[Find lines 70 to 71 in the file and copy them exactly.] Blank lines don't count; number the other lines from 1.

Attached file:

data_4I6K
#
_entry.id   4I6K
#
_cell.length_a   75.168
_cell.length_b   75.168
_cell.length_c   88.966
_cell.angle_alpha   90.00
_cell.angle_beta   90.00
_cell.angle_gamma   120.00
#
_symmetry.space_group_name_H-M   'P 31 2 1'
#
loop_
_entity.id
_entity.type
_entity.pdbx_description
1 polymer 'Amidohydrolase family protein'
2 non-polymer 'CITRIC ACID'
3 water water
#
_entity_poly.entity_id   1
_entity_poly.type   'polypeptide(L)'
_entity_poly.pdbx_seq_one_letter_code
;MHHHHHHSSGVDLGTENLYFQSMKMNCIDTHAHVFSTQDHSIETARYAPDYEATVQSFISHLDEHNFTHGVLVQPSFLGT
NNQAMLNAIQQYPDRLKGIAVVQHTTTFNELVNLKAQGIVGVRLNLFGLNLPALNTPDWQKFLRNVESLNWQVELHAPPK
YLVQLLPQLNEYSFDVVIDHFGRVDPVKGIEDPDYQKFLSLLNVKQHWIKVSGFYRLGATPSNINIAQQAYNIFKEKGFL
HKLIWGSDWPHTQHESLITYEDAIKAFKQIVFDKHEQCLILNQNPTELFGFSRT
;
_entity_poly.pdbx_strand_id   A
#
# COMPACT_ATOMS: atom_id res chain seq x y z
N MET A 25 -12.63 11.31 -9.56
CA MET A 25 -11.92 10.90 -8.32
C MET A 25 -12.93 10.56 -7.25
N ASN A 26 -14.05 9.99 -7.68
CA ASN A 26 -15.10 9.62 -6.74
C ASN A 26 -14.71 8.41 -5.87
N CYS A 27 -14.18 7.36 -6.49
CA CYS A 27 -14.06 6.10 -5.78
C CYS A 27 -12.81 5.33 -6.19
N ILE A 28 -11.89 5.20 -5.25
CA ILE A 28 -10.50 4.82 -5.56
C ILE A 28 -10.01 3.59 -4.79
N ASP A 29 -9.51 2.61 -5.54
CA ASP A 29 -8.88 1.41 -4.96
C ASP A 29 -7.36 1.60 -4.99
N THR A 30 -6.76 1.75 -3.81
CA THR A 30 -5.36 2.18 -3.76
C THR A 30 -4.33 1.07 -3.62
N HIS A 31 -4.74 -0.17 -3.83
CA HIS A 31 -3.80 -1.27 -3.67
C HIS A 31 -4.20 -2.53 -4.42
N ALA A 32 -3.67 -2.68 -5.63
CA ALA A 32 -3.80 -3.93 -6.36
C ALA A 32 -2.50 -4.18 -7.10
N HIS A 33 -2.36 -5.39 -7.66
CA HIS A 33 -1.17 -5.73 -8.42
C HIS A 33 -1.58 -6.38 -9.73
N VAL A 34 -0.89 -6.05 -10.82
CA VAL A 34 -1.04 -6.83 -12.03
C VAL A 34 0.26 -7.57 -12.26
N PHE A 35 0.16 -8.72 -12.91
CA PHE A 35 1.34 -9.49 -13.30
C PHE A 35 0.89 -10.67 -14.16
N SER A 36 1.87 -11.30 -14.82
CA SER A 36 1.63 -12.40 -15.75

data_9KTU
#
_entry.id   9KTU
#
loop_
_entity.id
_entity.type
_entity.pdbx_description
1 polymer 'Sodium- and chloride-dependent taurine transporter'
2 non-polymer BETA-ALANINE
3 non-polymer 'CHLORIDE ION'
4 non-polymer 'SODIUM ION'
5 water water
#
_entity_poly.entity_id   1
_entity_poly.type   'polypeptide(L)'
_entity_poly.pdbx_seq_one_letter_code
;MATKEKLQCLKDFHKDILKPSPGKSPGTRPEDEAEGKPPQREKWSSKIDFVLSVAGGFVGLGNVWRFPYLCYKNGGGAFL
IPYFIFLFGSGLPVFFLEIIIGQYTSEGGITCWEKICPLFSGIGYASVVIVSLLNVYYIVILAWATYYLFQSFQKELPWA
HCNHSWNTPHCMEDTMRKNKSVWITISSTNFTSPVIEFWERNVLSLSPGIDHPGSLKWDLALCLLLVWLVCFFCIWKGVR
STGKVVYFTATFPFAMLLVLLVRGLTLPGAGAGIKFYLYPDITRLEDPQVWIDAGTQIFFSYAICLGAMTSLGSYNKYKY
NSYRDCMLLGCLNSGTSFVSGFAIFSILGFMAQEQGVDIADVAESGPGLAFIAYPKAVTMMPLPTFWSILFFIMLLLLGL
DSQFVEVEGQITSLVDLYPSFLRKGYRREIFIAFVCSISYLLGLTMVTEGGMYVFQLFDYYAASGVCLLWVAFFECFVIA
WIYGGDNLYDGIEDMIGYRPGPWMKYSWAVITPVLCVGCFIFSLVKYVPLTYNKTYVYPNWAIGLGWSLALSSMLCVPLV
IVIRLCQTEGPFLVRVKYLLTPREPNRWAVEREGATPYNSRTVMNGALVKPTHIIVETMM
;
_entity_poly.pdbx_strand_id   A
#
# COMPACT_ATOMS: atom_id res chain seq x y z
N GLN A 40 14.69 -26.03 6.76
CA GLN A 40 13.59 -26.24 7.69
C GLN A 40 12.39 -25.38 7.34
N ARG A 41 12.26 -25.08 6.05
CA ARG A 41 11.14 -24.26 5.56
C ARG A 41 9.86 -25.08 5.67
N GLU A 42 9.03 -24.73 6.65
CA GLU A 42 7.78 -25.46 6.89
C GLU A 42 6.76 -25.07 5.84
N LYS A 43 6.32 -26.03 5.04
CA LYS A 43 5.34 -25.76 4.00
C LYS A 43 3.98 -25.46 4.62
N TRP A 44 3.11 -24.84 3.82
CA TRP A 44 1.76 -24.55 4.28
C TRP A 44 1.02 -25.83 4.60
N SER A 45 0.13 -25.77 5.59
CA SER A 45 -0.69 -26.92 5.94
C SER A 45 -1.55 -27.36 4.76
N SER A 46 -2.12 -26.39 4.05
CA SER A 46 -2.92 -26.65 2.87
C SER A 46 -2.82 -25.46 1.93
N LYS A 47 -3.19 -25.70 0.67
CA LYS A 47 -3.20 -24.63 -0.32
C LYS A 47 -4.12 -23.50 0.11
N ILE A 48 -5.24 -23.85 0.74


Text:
_entry.id   9KTU
#